- Large-vocabulary continuous speech recognition or LVCSR, which is used in MAVIS, turns the audio signals into text using a preconfigured vocabulary and language grammar. The resulting text is then indexed using a text indexer. The LVCSR technique is appropriate for searching large amounts of audio archives which can be 10,000s of hours in length. The vocabulary can be configured to enable recognition of proper nouns such as names of people, places or thing.
Although LVCSR based audio search systems can provide a more accurate search result than phonetic based systems, State-of-the-art LVCSR based speech-recognition accuracy on conversational speech is still not perfect. Researchers at MSR Asia have developed a more accurate technique called “Probabilistic Word-Lattice Indexing” which takes into account how confident the recognition of a word is, as well as what alternate recognition candidates were considered. It also preserves time stamps to allow direct navigation to keyword matches in the audio or video.
Probabilistic Word-Lattice Indexing
For conversational speech, typical speech recognizers can only achieve accuracy of about 60%. To improve the accuracy of speech search, Microsoft Research Asia developed a technique called ”Probabilistic Word-Lattice Indexing,” which helps to improve search accuracy in three ways:
- Less false negatives Lattices allow to find (sub-)phrase and ‘AND’ matches where individual words are of low confidence, but the fact that they are queried together allows us to infer that they still may be correct. Word-lattices represent alternative recognition candidates that were also considered by the recognizer, but did not turn out to be the top-scoring candidate.
- Less false positives Lattices also provide a confidence score for each word match. This can be used to suppress low-confidence matches.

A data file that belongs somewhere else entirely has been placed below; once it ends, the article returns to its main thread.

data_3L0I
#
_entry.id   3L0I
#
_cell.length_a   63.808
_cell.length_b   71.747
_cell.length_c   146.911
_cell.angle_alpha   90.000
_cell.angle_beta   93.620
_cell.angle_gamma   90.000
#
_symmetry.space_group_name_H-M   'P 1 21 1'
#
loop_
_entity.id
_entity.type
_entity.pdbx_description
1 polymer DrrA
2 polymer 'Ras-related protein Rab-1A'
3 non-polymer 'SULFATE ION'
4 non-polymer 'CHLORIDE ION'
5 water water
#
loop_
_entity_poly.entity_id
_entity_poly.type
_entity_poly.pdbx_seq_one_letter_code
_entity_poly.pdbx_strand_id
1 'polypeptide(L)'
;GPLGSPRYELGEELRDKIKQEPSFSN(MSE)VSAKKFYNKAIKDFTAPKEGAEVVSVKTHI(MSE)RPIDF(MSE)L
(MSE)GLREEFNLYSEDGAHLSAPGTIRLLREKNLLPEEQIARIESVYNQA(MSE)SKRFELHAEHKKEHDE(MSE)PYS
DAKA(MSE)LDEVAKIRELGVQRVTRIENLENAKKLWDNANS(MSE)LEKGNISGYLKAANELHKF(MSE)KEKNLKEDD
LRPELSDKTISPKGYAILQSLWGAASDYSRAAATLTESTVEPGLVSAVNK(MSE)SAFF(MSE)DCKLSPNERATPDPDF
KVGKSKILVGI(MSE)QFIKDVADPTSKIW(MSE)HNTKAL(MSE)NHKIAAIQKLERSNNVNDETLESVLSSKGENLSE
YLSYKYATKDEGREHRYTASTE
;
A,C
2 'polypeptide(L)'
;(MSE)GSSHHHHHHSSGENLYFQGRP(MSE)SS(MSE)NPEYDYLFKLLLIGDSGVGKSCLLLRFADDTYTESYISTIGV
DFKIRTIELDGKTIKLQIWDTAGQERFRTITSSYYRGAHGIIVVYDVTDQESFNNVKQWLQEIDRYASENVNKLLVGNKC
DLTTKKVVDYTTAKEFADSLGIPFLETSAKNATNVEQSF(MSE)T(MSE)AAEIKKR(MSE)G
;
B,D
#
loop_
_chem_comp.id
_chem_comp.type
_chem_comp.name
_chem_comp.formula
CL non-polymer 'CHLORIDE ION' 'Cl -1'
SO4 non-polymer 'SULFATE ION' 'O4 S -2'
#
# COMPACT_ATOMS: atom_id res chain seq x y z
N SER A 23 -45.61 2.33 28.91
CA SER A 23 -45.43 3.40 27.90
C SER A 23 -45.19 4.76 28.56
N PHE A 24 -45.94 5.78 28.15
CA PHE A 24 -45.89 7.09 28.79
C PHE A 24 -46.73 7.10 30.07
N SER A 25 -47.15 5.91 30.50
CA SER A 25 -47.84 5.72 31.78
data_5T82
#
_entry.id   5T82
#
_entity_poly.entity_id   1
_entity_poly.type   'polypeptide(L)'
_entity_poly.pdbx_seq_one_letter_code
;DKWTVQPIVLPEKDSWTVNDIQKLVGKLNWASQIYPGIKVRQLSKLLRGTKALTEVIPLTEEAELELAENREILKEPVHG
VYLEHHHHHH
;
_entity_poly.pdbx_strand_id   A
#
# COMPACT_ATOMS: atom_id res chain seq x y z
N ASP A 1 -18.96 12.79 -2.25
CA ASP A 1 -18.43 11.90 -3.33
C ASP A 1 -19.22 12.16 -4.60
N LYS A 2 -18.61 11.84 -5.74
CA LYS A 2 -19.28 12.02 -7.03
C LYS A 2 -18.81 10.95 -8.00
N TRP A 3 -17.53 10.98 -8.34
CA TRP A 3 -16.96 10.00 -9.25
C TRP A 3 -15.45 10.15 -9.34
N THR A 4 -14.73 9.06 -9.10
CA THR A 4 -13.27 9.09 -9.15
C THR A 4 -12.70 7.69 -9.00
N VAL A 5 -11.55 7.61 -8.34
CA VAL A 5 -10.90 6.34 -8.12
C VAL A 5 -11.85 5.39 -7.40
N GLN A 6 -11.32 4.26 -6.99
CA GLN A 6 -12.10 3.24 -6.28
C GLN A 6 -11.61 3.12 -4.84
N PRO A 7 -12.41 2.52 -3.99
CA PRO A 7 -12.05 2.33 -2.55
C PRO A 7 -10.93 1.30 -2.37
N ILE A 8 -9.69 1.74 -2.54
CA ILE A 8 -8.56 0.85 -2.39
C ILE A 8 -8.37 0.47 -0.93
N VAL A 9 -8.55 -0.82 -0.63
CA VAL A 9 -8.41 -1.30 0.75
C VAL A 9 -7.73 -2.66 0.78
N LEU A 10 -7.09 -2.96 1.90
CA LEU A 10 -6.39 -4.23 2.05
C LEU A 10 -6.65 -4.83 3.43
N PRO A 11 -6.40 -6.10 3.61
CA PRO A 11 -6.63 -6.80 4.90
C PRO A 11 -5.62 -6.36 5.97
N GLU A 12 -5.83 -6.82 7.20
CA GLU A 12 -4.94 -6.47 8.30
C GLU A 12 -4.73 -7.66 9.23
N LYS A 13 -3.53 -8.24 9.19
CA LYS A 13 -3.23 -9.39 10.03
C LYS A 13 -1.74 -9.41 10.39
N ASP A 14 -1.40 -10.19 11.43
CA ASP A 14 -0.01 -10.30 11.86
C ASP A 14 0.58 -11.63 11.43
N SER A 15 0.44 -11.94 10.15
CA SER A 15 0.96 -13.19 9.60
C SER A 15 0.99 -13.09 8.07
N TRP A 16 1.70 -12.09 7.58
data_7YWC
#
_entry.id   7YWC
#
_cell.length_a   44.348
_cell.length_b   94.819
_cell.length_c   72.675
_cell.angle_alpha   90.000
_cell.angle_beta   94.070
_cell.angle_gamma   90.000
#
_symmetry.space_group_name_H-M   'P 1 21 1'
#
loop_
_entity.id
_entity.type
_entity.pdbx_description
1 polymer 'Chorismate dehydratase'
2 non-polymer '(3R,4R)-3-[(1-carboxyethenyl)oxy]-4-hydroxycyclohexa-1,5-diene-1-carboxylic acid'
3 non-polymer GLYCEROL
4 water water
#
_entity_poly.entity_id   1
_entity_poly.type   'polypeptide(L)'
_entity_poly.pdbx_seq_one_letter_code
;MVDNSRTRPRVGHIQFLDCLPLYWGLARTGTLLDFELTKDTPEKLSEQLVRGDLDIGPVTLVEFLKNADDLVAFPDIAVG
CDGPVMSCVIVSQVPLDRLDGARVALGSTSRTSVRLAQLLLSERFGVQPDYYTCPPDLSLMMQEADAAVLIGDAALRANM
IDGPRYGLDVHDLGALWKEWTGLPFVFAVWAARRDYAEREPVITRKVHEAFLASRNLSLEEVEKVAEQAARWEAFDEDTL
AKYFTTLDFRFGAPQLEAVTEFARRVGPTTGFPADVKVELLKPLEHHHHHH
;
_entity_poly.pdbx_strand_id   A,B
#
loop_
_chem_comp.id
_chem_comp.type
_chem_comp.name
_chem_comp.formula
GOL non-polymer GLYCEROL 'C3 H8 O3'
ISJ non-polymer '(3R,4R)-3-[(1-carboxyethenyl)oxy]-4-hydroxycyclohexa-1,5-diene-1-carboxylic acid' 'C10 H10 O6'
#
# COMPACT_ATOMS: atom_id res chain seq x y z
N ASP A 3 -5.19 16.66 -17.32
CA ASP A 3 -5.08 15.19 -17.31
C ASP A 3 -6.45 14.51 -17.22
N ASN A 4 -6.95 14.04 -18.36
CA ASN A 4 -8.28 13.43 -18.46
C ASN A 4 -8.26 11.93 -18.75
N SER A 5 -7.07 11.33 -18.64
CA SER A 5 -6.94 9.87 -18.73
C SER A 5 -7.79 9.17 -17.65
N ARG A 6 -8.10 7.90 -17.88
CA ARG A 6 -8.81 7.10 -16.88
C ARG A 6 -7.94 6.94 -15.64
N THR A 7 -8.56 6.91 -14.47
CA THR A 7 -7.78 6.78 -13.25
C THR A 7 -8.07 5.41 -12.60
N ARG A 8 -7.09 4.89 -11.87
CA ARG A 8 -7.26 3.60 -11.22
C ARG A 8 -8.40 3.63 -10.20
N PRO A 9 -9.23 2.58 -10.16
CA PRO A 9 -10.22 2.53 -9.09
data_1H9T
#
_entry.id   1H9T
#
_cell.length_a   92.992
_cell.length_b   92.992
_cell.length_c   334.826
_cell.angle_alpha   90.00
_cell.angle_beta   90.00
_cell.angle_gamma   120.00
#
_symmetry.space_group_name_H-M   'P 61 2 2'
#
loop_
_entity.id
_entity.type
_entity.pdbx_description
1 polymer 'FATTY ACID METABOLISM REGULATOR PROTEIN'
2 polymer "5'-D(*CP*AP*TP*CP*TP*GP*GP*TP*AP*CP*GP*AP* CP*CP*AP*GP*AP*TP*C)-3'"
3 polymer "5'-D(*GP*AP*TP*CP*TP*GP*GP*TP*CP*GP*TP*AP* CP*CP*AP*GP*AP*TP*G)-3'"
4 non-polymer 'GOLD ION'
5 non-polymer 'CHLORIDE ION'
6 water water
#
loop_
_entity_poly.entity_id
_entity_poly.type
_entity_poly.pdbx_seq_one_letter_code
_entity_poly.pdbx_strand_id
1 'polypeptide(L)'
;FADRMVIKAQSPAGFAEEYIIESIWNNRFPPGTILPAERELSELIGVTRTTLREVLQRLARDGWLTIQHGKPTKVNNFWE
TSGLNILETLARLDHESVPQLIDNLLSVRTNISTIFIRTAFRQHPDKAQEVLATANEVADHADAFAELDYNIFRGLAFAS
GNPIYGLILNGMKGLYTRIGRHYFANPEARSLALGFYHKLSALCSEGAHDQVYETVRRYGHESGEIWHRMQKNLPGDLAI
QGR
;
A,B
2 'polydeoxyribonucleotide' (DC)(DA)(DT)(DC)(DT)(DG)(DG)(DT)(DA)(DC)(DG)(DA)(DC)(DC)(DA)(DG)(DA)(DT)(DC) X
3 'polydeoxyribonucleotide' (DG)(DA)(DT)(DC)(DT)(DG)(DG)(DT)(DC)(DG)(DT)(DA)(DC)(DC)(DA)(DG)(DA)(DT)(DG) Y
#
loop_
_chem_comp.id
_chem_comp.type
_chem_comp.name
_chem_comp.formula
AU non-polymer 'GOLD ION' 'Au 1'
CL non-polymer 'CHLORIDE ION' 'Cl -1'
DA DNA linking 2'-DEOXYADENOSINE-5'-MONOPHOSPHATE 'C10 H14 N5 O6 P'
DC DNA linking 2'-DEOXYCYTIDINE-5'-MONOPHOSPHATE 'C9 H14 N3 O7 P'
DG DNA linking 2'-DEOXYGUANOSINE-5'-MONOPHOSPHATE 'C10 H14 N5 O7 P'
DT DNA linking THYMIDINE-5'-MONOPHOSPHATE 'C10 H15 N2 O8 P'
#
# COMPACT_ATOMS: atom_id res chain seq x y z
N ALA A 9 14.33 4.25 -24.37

- Time stamps Lattices, unlike text, retain the start times of spoken words, which is useful for navigation.
Word lattices accomplish this by representing the words that may have been spoken in a recording as a graph structure. Experiments show that indexing and searching this lattice structure instead of plain speech-to-text transcripts significantly improves document-retrieval accuracy for multi-word queries (30-60% for phrase queries, and over 200% for AND queries).
For more information about Microsoft Research Asia’s basic lattice method, see:
- Towards Spoken-Document Retrieval for the Internet: Lattice Indexing For Large-ScaleWeb-Search Architectures
- Towards Spoken-Document Retrieval for the Enterprise: Approximate Word-Lattice Indexing with Text Indexers
A challenge in implementing probabilistic word-lattice indexing is the size of the word lattices. Raw lattices as obtained from the recognizer can contain hundreds of alternates for each spoken word. To address this challenge MSRA has devised a technique referred to as Time-based Merging for Indexing which brings down lattice size to about 10 x the size of a corresponding text-transcript index. This is orders of magnitude less than using Raw lattices.